So it is almost irrelevant that the small memberships of these parties are different in their thinking, and in any case that's easily exaggerated. From my contacts with Alberta Liberals, I would say that a majority, if they lived in Manitoba or Saskatchewan, would be New Democrats because the NDP in those provinces is the big-tent small-l liberal party.

    Alvin Finkel,
    Edmonton Chaper,
    Democratic Renewal Project

  2. Thanks for the lengthy response Alvin. I have to disagree with you on a couple of your fundamental points, starting with choice. What people choose to do, or not do, with their franchise is a seperate issue from the choice presented to those who choose to vote; I favour a diversity of views being available to the voter. In adition Albertans have always had the option to choose a new government - not enough of us chose to do so to make a change. That is at least as much a critique of the opposition as anything else.

    Are there issues with the basic fairness of Alberta elections? I think the answer is yes, and that the creation of a proper, thrid-party Elections Alberta unbeholden to any political party or current government is an essential. I don't think that the data supports a thesis that the system has grossly distorted the outcomes of our elections, however.

    As for the question of coalitions they are of course a natural and useful part of parliamentary government. If you are in fact correct in your analysis that the three opposition parties in fact share the same views then a coalition makes sense. I differ with you there, and if, as you say, most Alberta Liberals would be NDP members elsewhere then I think that speaks more to their issues appealing to the electorate than it does the viability of a coalition.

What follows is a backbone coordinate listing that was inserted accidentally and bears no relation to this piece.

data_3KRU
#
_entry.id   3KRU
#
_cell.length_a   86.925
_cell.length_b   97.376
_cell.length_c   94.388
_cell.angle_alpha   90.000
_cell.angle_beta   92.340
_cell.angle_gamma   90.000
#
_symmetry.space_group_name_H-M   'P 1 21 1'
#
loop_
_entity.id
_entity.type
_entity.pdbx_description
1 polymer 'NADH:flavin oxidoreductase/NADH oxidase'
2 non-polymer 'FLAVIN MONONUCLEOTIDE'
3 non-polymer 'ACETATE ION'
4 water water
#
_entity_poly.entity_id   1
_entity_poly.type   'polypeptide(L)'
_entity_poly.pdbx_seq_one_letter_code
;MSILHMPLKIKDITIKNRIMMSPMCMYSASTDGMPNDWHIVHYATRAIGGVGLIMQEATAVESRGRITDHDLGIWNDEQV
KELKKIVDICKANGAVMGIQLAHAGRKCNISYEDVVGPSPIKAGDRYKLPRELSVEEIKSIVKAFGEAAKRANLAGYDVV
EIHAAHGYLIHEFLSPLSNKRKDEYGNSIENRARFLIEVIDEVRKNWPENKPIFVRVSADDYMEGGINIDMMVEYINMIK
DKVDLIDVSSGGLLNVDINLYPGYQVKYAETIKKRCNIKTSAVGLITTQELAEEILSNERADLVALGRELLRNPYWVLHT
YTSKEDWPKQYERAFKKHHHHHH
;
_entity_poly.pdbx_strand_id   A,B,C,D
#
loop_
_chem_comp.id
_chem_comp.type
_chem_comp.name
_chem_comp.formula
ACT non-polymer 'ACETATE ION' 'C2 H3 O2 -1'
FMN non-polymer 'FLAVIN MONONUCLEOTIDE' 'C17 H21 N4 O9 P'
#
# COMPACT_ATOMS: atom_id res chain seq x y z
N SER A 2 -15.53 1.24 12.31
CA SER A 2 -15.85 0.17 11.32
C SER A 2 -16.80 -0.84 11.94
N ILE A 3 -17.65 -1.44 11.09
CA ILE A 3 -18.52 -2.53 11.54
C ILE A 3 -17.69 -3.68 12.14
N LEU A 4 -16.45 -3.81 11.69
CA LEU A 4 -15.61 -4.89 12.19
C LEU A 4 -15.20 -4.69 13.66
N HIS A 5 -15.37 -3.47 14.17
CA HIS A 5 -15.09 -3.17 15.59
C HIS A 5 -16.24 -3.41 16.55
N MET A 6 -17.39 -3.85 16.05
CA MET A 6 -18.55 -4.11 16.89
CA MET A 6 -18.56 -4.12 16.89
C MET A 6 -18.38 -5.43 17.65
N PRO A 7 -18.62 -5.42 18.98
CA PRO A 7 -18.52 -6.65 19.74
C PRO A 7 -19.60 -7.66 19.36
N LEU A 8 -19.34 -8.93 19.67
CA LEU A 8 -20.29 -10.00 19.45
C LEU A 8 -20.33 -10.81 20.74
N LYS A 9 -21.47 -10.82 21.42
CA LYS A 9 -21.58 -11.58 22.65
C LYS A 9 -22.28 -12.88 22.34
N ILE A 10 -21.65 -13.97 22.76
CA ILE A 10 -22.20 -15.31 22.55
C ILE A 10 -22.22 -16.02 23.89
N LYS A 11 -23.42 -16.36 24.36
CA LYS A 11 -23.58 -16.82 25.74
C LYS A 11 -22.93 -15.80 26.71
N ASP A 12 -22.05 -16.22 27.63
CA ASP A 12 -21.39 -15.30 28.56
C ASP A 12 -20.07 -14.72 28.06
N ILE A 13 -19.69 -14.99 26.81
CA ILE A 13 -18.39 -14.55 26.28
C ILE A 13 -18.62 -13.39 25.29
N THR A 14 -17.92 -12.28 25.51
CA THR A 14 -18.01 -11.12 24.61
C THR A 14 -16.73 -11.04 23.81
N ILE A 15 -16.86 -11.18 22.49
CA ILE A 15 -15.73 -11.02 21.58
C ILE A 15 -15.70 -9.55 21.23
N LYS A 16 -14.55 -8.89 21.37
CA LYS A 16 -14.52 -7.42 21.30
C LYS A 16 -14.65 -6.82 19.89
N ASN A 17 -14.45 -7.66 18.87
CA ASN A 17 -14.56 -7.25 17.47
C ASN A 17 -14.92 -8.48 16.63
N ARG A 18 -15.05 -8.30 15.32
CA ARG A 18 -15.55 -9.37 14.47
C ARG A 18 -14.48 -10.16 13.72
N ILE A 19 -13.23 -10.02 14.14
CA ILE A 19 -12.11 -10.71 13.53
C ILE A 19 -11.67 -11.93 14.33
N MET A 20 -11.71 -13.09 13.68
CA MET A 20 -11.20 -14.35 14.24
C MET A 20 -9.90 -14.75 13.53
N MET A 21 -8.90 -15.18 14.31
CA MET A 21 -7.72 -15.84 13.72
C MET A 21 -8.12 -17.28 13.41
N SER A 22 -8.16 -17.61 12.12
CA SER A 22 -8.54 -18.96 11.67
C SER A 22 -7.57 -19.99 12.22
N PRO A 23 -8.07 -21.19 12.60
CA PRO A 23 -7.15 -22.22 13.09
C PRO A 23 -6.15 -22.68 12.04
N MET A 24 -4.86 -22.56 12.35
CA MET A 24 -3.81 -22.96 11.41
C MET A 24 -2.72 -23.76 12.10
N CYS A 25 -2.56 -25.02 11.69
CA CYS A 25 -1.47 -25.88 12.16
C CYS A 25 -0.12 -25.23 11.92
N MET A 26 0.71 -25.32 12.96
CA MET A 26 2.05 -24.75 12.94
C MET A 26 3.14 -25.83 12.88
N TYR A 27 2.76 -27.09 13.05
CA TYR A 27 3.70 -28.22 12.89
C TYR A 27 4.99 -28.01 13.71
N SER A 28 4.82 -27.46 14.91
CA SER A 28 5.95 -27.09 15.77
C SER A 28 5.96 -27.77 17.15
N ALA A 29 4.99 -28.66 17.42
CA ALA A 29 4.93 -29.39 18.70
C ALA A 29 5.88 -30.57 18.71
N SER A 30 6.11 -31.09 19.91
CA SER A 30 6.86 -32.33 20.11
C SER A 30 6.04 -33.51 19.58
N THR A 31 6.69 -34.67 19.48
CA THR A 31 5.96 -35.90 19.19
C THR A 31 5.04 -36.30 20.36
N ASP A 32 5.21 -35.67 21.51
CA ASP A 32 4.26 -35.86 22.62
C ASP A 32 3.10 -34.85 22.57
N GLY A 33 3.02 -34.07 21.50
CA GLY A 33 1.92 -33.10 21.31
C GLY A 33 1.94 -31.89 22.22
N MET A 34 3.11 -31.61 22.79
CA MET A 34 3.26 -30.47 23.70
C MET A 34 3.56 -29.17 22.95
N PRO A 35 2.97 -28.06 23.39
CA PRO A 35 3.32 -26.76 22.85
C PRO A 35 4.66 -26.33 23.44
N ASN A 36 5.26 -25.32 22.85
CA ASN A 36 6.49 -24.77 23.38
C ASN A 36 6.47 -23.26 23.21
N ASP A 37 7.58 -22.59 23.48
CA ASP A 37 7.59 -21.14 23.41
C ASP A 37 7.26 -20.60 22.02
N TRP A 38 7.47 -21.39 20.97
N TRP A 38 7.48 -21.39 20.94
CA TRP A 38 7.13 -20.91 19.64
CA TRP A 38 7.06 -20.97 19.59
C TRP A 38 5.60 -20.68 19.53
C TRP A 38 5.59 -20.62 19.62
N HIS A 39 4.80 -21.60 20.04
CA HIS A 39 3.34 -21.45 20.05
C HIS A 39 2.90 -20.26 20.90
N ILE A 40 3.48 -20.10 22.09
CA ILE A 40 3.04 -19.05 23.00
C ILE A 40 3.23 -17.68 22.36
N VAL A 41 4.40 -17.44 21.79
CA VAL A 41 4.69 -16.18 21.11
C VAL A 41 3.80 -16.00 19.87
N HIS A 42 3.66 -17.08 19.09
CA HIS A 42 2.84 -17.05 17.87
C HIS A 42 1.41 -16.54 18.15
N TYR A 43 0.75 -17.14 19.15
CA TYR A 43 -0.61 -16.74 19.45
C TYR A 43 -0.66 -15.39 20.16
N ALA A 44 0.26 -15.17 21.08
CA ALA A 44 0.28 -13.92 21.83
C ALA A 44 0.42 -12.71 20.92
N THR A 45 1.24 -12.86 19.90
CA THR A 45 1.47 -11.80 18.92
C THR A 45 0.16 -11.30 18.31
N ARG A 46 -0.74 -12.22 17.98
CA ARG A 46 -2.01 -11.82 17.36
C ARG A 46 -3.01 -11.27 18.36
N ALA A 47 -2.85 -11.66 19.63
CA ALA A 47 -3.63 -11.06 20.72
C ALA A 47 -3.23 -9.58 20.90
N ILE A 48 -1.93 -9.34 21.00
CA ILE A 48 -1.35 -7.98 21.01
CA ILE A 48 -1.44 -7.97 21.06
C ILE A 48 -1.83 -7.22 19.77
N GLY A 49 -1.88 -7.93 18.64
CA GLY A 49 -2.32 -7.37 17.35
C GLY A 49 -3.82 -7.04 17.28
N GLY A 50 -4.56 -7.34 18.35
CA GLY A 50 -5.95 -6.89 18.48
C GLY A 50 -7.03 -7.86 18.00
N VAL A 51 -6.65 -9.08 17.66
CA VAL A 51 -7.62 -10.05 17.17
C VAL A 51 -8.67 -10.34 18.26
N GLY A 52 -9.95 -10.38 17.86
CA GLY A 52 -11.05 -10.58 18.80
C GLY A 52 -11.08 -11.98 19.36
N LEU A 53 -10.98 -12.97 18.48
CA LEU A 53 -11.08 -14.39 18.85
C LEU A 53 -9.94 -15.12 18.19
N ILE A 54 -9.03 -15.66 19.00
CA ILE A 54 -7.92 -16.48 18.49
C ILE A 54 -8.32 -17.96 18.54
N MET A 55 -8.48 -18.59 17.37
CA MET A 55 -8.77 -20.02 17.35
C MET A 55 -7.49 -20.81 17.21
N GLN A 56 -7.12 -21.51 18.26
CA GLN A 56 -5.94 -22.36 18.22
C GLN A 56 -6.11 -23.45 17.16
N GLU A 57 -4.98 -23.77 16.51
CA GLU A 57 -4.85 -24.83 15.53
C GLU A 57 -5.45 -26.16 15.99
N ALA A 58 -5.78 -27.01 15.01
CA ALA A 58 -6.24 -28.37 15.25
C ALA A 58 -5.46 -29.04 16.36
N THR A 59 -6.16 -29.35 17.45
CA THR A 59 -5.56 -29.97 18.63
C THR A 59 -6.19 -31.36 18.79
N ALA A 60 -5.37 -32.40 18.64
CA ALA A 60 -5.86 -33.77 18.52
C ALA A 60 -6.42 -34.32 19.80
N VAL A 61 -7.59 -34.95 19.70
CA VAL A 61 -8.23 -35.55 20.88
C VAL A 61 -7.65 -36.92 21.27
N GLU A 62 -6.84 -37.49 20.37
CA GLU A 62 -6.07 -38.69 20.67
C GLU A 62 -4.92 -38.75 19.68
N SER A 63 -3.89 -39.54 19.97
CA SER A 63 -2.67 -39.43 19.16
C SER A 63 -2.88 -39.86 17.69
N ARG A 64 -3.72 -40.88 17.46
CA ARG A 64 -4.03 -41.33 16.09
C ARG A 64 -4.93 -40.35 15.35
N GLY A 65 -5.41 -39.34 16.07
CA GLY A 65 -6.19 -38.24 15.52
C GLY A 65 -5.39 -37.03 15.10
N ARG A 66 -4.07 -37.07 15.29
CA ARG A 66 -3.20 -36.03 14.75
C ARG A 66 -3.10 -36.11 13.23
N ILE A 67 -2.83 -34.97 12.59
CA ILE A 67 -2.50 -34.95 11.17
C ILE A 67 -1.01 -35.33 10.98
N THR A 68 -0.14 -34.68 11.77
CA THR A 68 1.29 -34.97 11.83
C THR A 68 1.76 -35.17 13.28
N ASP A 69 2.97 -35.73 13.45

3. Interesting posts indeed!
    All movements start with ideas that, if reasonable and/or emotionally appealing, attract followers. Like a planned prairie grassfire in mid August, it gains momentum if its promise is fertile. The political malaise in AB needs such a grassfire--the DRP is the match. We're up against two forces here: the pragmatics of politics and the psyches of voters. Isn't it easier to change political pragmatics than voters' values? Even if the Liberals or NDP come up with something dynamically different that captures the imagination of progressives, the collective psyche of at least half of the electorate is traditionally tied to right-wing values. And values, like personality traits, change at glacial speed. No matter how rational and beneficial the progressive policy, changing right-wing values is a daunting task. So it seems to me that a more auspicious plan is a strategic coalition that could at least provide an effective opposition in 2012. What I'm saying is that we have to be politically savvy about psychological mindsets--and statistical probability. Above all, we need to be audacious about this. We can unite the other half of progressive-thinking Albertans (most of whom don't bother to vote) if we present them with an option that is clear, uncomplicated, and offers hope. I think the DRP provides such an option, but it will require a dedicated team if it hopes to ignite progressive politics.